Litepanels-legal-224x98There has been an ongoing discussion about the patent case with Litepanels and a number of other manufacturers. In the case, Litepanels is claiming infringement, and requests that the manufacturers in question license the technology. There may or may not be some confusion about what is actually going on, but Litepanels has decided to release a public statement of sorts to hopefully help people understand their position and how it may affect the industry.

Thanks to Cinescopophilia who has been following the case since the beginning. Here is the message in its entirety:

Is Litepanels trying to claim that they own the patent on all LED panel based video lights?

Litepanels filed for patent protection of its technology when we first began developing the application of LED for use in the media/creative arts of film, television and photography. We do not own patents on all LED technology. In fact, our patents specifically refer to the application of full spectrum, white LEDs for image capture in those mediums. Litepanels lighting products also include a number of preexisting technologies for which we pay licensing fees to the owners of those patents. We seek similar licensing agreements with companies that wish to use our intellectual property.We are firm believers in free, fair competition and the patent system that allows our economy to flourish. In order to protect the specific technology we developed, Litepanels was required to prove the validity of our patents, and the facts of this particular case have been heard and decided in an unbiased and open forum. The defendants were allowed ample opportunity to present their best evidence and arguments against the validity of our patents, with the result that our claims to our intellectual property were upheld.

Why are these products patent-worthy?

Litepanels was founded by industry professionals with backgrounds in lighting, professional photography and engineering who understand and appreciate the importance of protecting intellectual property. In the entertainment and creative industries, intellectual property can be a screenplay or an iconic photograph. Our intellectual property consists of the technology which makes full spectrum, white light emitting diodes useful for illumination and proper image capture in the creative arts. The design, development and effective implementation of LED technology evidenced by our patented products took years to research, test, develop and manufacture.Clearly LEDs alone cannot constitute a product sufficient for professional use in photographic applications. There are a number of technical challenges that had to be overcome before LEDs could be employed effectively for such purposes. These challenges included, but were not limited to: thermal management, precision of color temperature, smooth and flicker free dimming, and the requirements for alternate power input capability. Thereafter all of these technologies had to be combined in a way that would meet the high expectations of film, video and photography professionals.We continue to develop, design and assemble innovative fixtures based around full spectrum, white LED technology, a pursuit which allows us to employ dozens of people in our Los Angeles office and assembly plant.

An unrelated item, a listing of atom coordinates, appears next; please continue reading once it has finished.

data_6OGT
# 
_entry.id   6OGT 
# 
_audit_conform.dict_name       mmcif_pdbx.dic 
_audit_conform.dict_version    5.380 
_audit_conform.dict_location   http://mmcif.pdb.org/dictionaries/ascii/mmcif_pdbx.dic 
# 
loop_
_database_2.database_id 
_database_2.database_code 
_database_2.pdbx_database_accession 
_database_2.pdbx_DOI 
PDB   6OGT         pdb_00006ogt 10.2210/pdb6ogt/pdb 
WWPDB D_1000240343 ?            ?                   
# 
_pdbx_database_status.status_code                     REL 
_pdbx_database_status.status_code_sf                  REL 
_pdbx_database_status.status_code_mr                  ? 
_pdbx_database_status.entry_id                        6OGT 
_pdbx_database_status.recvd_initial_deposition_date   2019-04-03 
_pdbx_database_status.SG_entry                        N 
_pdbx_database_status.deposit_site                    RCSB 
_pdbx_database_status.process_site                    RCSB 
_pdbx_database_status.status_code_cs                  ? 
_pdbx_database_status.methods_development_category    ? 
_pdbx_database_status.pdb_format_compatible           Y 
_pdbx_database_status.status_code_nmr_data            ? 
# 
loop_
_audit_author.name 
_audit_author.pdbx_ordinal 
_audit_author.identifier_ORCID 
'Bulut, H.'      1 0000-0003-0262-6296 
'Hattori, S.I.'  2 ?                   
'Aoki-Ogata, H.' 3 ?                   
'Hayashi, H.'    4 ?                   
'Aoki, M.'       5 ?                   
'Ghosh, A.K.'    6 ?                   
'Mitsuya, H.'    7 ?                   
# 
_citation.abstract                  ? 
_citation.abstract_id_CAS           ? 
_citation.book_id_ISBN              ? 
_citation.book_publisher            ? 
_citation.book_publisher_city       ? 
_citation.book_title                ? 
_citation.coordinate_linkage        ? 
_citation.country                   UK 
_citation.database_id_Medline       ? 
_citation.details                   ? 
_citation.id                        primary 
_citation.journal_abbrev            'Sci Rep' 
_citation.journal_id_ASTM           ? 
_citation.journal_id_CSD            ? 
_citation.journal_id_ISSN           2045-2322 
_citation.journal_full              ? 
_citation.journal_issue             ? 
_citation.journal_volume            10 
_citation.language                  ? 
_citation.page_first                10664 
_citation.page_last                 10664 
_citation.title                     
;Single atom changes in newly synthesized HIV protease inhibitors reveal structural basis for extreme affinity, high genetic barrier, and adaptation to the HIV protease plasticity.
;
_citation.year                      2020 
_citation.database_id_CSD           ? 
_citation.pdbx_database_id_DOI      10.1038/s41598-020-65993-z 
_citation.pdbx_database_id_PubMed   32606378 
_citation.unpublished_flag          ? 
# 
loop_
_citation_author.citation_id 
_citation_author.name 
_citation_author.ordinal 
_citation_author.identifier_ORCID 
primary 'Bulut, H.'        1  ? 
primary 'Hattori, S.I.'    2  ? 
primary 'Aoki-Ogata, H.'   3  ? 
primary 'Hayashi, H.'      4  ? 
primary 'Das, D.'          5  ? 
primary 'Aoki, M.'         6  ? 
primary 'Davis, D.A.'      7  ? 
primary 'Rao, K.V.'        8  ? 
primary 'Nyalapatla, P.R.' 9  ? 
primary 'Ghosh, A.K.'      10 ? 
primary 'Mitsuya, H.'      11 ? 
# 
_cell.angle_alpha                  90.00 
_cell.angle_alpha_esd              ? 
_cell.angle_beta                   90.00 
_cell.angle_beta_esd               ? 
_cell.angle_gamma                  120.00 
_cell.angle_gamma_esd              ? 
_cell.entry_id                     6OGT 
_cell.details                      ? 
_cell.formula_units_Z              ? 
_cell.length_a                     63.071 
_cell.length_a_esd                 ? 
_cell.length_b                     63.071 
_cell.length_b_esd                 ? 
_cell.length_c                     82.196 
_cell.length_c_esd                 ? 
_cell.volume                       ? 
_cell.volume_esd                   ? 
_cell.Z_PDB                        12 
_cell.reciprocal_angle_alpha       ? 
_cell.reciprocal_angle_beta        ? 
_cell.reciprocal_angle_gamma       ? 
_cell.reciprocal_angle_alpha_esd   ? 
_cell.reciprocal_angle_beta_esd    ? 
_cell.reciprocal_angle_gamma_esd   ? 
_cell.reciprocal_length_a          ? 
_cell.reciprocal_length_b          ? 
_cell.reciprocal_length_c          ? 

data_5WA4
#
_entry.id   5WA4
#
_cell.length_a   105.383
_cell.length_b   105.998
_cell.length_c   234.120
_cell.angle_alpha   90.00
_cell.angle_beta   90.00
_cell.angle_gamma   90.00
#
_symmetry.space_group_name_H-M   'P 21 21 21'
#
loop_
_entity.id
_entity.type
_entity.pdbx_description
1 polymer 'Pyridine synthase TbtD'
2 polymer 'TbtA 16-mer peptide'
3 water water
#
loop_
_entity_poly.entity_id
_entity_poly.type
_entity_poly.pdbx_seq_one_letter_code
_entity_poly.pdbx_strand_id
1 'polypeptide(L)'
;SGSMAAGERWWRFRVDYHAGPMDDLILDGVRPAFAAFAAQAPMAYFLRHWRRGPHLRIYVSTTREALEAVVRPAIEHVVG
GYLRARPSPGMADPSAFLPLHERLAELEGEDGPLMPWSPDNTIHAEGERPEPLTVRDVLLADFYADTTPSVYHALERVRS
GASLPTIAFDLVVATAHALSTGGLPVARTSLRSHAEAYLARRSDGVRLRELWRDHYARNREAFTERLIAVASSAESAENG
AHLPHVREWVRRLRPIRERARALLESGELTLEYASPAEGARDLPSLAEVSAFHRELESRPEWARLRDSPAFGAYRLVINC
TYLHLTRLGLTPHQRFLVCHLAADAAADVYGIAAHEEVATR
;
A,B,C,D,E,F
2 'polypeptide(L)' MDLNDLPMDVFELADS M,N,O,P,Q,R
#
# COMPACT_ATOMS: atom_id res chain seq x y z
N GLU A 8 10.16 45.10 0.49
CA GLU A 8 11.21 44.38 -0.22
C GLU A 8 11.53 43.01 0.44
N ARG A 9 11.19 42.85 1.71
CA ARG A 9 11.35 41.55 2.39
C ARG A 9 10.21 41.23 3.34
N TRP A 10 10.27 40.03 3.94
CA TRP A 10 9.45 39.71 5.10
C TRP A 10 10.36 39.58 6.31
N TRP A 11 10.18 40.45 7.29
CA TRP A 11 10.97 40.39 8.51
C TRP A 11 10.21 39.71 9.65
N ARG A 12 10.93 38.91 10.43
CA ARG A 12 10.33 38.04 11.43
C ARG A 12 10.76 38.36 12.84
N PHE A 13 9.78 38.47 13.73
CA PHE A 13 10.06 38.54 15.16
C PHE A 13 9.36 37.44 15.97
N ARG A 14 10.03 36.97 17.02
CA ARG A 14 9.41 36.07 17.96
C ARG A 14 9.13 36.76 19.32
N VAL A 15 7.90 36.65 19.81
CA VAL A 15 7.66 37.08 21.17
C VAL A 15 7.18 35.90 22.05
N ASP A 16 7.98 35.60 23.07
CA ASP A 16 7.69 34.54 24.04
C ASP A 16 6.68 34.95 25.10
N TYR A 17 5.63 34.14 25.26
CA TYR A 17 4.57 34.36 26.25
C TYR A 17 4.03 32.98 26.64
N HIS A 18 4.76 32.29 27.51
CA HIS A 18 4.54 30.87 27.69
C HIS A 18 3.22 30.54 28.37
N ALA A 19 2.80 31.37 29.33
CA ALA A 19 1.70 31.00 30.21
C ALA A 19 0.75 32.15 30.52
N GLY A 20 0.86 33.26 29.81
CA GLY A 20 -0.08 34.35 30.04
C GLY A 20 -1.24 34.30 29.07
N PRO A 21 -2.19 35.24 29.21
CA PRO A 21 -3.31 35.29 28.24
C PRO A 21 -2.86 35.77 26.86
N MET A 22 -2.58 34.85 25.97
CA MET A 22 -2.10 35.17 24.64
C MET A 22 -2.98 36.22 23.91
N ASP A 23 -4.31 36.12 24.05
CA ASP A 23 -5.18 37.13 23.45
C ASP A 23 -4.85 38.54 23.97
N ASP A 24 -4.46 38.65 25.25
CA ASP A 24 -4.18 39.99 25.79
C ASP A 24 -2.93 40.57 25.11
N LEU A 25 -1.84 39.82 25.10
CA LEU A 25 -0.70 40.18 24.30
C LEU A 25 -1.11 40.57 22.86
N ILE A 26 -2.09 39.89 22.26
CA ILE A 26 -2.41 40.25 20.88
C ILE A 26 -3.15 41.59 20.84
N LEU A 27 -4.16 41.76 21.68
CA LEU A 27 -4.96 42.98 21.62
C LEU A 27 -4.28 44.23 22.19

Is Litepanels trying to use their patents to block competition and force everyone to pay higher prices for LED lighting?

We are not trying to monopolize or block all LED lighting fixtures from the market. The recent ruling is directed at manufacturers who are unwilling to pay licensing fees and infringe on Litepanels’ intellectual property. In fact, there are a number of companies who have chosen to license our technology in order to build their own LED fixtures, just as we license some technology from others for our products. We welcome more manufacturers to license and implement our technology to ensure its widest possible acceptance throughout the market. We do not expect the results of these intellectual property conflicts to dramatically affect the prices of LED fixtures in the future.There are also companies in the industry who have taken it upon themselves to establish their own research and development initiatives to create new kinds of LED fixtures and other innovative forms of lighting. They are not infringing on our patents and continue to bring welcomed innovation and healthy competition to the market.

I thought it was important to share this entire response, as it helps to provide an equal point of view. I've already given my opinion on the issue, and I've said that I think the patent system has a lot of issues. If you've been following the Apple and Samsung case, clearly there is a problem. The patent system is almost a game that large corporations play, and they know that other manufacturers are technically infringing on their patents, but the system is such that fighting it could be a losing battle. Most of the big tech companies own patents against each other, but often it's a case of mutually assured destruction, where there is no chance for a positive outcome.

This case is definitely an interesting one, and the results will no doubt have an effect on the industry -- in one way or another. If you've got an opinion on the issue, we would certainly like to hear it, and we would encourage you to read as much as possible about the case and the patent in question. Below are links to all of the patents in question.


[via Cinescopophilia]